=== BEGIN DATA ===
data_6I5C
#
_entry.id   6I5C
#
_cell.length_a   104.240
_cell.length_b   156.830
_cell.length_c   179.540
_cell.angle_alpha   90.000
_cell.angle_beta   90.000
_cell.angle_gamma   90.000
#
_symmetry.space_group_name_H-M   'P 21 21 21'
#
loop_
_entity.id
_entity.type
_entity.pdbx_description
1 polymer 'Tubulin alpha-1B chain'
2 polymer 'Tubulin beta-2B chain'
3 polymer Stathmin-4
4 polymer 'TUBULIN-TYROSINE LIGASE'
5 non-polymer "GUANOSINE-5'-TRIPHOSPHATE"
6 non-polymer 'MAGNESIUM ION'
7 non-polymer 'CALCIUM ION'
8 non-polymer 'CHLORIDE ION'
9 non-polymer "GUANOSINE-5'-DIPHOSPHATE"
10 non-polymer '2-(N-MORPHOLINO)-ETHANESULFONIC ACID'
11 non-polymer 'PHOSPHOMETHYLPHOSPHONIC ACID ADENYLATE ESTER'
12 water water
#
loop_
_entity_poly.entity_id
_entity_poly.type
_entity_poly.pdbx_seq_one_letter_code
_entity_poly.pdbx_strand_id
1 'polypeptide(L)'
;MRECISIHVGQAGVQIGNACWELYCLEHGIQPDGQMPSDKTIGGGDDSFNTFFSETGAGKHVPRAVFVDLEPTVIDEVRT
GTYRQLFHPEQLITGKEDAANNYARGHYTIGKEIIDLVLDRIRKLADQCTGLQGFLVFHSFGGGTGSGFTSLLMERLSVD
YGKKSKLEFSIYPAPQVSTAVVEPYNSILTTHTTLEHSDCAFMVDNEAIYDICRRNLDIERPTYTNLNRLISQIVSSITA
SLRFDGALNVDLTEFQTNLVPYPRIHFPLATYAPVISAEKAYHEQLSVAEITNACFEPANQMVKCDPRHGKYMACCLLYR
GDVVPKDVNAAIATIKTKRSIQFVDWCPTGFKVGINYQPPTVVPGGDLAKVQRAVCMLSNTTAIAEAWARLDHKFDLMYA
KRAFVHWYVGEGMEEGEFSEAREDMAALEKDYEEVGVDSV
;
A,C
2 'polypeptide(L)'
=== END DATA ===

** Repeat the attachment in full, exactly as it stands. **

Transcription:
data_6I5C
#
_entry.id   6I5C
#
_cell.length_a   104.240
_cell.length_b   156.830
_cell.length_c   179.540
_cell.angle_alpha   90.000
_cell.angle_beta   90.000
_cell.angle_gamma   90.000
#
_symmetry.space_group_name_H-M   'P 21 21 21'
#
loop_
_entity.id
_entity.type
_entity.pdbx_description
1 polymer 'Tubulin alpha-1B chain'
2 polymer 'Tubulin beta-2B chain'
3 polymer Stathmin-4
4 polymer 'TUBULIN-TYROSINE LIGASE'
5 non-polymer "GUANOSINE-5'-TRIPHOSPHATE"
6 non-polymer 'MAGNESIUM ION'
7 non-polymer 'CALCIUM ION'
8 non-polymer 'CHLORIDE ION'
9 non-polymer "GUANOSINE-5'-DIPHOSPHATE"
10 non-polymer '2-(N-MORPHOLINO)-ETHANESULFONIC ACID'
11 non-polymer 'PHOSPHOMETHYLPHOSPHONIC ACID ADENYLATE ESTER'
12 water water
#
loop_
_entity_poly.entity_id
_entity_poly.type
_entity_poly.pdbx_seq_one_letter_code
_entity_poly.pdbx_strand_id
1 'polypeptide(L)'
;MRECISIHVGQAGVQIGNACWELYCLEHGIQPDGQMPSDKTIGGGDDSFNTFFSETGAGKHVPRAVFVDLEPTVIDEVRT
GTYRQLFHPEQLITGKEDAANNYARGHYTIGKEIIDLVLDRIRKLADQCTGLQGFLVFHSFGGGTGSGFTSLLMERLSVD
YGKKSKLEFSIYPAPQVSTAVVEPYNSILTTHTTLEHSDCAFMVDNEAIYDICRRNLDIERPTYTNLNRLISQIVSSITA
SLRFDGALNVDLTEFQTNLVPYPRIHFPLATYAPVISAEKAYHEQLSVAEITNACFEPANQMVKCDPRHGKYMACCLLYR
GDVVPKDVNAAIATIKTKRSIQFVDWCPTGFKVGINYQPPTVVPGGDLAKVQRAVCMLSNTTAIAEAWARLDHKFDLMYA
KRAFVHWYVGEGMEEGEFSEAREDMAALEKDYEEVGVDSV
;
A,C
2 'polypeptide(L)'